Chris Martin, “Filene’s Department Store: A Fable of American Democracy”

Farah Mendlesohn, “Brexit and the English Civil War”

Lee Michael, “‘The Kindler of his own Flame’: History as Tragedy in Stephen Phillips’s Oeuvre”

Marcia Morris, “Tynianov’s Second Lieutenant Kizhe: Counterfactuals, Alternative History, and Autocratic Imperatives”

Teresa Mocharitsch, “Heinrich Gerhard Bücker’s Varus Varus: A Fictional Approach to German History”

Cheryl Morgan, “It’s All About the Source?”

Siobhan O’Connor, “‘The Experience of Home’: Fictional Spaces of the Tudor Past and the Contemporary English Imaginary”

Philip Peek, “The Irrational in Herodotus and in Annette Gordon-Reed”

Robert Petersen, “Constructing Meaning in Ameri­can Civil War Novels by Stark Young, William Faulkner, and Shelby Foote”

Elena Pinyaeva, “Advantages and Limits of Autobiography in Rewriting the New Testament in Michèle Roberts’s “The Secret Gospel Of Mary Magdalene””

Irene Rabinovich, “Rebekah Hyneman’s The Black Izba: The Moscovite’s Jews’ and the Tzar’s Jewish Doctor’s Triumph over an Anti-Semitic Plot”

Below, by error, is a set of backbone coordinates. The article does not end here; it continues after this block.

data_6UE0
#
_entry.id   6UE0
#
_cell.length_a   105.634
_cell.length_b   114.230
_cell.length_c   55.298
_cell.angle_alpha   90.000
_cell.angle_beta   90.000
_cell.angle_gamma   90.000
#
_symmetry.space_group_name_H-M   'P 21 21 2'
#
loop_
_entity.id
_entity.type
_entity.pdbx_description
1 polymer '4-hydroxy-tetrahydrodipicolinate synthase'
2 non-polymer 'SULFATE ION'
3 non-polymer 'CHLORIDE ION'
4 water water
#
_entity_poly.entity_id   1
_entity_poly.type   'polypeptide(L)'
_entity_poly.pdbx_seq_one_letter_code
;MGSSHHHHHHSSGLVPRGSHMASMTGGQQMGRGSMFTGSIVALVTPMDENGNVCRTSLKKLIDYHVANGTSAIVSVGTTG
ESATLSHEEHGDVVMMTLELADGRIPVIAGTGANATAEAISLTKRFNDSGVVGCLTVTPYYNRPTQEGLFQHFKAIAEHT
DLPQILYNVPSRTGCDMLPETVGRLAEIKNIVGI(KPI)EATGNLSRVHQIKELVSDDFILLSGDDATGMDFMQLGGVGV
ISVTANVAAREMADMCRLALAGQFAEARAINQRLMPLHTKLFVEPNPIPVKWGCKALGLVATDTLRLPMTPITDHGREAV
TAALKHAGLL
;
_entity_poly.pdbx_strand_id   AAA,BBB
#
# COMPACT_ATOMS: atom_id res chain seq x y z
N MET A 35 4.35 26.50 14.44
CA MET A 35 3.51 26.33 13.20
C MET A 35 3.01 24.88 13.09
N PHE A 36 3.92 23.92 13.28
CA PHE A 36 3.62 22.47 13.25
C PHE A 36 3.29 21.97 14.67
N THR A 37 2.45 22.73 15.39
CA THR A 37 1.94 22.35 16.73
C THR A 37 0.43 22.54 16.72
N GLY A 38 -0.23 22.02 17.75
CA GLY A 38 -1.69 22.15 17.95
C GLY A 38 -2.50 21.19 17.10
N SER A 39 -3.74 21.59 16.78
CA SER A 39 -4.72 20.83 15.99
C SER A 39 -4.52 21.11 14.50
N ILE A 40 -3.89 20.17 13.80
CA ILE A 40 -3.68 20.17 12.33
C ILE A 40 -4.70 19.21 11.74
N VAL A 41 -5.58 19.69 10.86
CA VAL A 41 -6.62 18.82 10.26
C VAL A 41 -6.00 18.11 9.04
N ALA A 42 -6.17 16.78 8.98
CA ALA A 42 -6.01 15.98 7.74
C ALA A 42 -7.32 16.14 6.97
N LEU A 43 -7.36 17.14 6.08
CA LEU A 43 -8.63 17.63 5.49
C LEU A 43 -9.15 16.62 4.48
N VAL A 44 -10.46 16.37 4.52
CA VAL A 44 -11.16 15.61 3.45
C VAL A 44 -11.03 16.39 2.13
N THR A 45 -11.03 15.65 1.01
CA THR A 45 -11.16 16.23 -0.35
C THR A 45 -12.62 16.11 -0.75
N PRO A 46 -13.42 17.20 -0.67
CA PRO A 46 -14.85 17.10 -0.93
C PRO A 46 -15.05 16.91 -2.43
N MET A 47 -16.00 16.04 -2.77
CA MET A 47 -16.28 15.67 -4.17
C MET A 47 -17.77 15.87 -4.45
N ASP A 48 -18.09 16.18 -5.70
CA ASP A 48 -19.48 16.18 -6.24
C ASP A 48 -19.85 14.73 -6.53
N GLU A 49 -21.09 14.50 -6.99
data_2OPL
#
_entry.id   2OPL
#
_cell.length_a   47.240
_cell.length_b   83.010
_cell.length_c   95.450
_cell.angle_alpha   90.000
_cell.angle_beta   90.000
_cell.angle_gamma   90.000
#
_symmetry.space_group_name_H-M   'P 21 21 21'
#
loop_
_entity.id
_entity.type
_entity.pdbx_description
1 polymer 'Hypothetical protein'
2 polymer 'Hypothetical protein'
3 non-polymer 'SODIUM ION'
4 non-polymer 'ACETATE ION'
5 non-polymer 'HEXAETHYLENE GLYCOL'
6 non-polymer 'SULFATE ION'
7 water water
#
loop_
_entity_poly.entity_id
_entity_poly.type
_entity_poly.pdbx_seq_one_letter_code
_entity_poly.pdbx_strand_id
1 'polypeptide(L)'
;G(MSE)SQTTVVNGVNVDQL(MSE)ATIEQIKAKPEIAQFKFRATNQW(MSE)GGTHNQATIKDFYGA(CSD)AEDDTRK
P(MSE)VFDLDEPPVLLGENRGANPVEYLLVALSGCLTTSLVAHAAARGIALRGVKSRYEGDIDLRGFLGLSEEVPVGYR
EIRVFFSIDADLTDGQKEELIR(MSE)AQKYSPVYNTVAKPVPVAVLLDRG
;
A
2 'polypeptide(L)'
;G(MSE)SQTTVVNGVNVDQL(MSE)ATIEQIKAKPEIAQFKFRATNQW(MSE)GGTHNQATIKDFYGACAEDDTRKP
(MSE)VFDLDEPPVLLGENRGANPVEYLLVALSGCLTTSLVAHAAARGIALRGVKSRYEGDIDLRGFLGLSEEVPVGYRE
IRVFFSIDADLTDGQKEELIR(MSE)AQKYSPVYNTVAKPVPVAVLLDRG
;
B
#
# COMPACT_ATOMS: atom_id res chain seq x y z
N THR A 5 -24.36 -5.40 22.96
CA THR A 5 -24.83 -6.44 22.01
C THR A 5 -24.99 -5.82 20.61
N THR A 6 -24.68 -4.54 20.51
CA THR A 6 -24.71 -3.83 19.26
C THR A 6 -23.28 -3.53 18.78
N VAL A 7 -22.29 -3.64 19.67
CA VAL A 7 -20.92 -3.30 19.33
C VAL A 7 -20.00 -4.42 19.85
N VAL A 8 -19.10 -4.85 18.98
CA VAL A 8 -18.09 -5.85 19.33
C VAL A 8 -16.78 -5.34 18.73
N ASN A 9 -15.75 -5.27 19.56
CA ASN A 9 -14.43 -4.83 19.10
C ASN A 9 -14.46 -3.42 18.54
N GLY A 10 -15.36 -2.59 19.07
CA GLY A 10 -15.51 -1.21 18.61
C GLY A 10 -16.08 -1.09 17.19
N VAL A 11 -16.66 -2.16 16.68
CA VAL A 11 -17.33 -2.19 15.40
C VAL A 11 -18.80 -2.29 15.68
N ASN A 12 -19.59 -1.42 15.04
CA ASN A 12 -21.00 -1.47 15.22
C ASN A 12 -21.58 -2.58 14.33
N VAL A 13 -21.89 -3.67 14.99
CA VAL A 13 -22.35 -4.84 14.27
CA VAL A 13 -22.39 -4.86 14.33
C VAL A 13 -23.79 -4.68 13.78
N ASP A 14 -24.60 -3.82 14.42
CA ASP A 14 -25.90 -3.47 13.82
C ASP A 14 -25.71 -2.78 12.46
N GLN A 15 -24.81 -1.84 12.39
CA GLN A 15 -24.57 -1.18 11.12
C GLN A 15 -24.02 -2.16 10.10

1. Ramsay, “Who Was Albert Levering and Why Are They Saying all Those Terrible Things About Him?

Susanah Ronnie, “Mapping a Mutiny: A Practice-led Approach to Exploring the Relationship between Poetry and History”

Paul Schacher”, The German Revolutions of 1918/19 and 1989 in Images: Visual Narratives in German Memory Cultures”

Kristof Smeyers, “Wishful Thinking for Historians: Truth, Lies, and Mythology in Auto-historical Narratives”

Patricia San Jose Rico, “Inhospitable Home­lands: The Experience of the Returned African American Soldier in Junius Edwards’s If We Must Die